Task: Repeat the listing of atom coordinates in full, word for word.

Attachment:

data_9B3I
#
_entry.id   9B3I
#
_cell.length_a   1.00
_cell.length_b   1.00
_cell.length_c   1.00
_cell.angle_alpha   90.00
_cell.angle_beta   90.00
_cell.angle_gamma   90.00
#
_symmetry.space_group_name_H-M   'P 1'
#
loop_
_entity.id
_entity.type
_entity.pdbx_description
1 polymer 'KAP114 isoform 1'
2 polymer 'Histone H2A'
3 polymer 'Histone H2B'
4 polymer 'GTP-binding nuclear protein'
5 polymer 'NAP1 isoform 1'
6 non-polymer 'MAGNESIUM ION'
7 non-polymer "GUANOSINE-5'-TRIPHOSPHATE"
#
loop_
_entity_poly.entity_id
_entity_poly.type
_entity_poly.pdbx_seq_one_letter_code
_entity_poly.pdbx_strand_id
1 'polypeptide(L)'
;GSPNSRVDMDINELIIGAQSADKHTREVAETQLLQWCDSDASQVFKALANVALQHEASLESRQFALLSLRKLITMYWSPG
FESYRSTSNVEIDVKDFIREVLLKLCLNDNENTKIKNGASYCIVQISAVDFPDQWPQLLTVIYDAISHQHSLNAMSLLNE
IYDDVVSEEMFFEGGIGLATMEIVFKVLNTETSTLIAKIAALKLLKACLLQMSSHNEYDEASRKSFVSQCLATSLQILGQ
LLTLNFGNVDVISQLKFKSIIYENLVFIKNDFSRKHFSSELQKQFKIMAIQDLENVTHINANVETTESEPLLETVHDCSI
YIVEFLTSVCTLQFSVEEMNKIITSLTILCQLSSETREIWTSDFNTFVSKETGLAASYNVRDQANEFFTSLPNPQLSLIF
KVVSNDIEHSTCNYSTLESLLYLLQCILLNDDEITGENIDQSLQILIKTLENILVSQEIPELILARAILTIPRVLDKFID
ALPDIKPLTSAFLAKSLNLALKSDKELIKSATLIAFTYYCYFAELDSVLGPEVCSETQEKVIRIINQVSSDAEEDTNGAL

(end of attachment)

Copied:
data_9B3I
#
_entry.id   9B3I
#
_cell.length_a   1.00
_cell.length_b   1.00
_cell.length_c   1.00
_cell.angle_alpha   90.00
_cell.angle_beta   90.00
_cell.angle_gamma   90.00
#
_symmetry.space_group_name_H-M   'P 1'
#
loop_
_entity.id
_entity.type
_entity.pdbx_description
1 polymer 'KAP114 isoform 1'
2 polymer 'Histone H2A'
3 polymer 'Histone H2B'
4 polymer 'GTP-binding nuclear protein'
5 polymer 'NAP1 isoform 1'
6 non-polymer 'MAGNESIUM ION'
7 non-polymer "GUANOSINE-5'-TRIPHOSPHATE"
#
loop_
_entity_poly.entity_id
_entity_poly.type
_entity_poly.pdbx_seq_one_letter_code
_entity_poly.pdbx_strand_id
1 'polypeptide(L)'
;GSPNSRVDMDINELIIGAQSADKHTREVAETQLLQWCDSDASQVFKALANVALQHEASLESRQFALLSLRKLITMYWSPG
FESYRSTSNVEIDVKDFIREVLLKLCLNDNENTKIKNGASYCIVQISAVDFPDQWPQLLTVIYDAISHQHSLNAMSLLNE
IYDDVVSEEMFFEGGIGLATMEIVFKVLNTETSTLIAKIAALKLLKACLLQMSSHNEYDEASRKSFVSQCLATSLQILGQ
LLTLNFGNVDVISQLKFKSIIYENLVFIKNDFSRKHFSSELQKQFKIMAIQDLENVTHINANVETTESEPLLETVHDCSI
YIVEFLTSVCTLQFSVEEMNKIITSLTILCQLSSETREIWTSDFNTFVSKETGLAASYNVRDQANEFFTSLPNPQLSLIF
KVVSNDIEHSTCNYSTLESLLYLLQCILLNDDEITGENIDQSLQILIKTLENILVSQEIPELILARAILTIPRVLDKFID
ALPDIKPLTSAFLAKSLNLALKSDKELIKSATLIAFTYYCYFAELDSVLGPEVCSETQEKVIRIINQVSSDAEEDTNGAL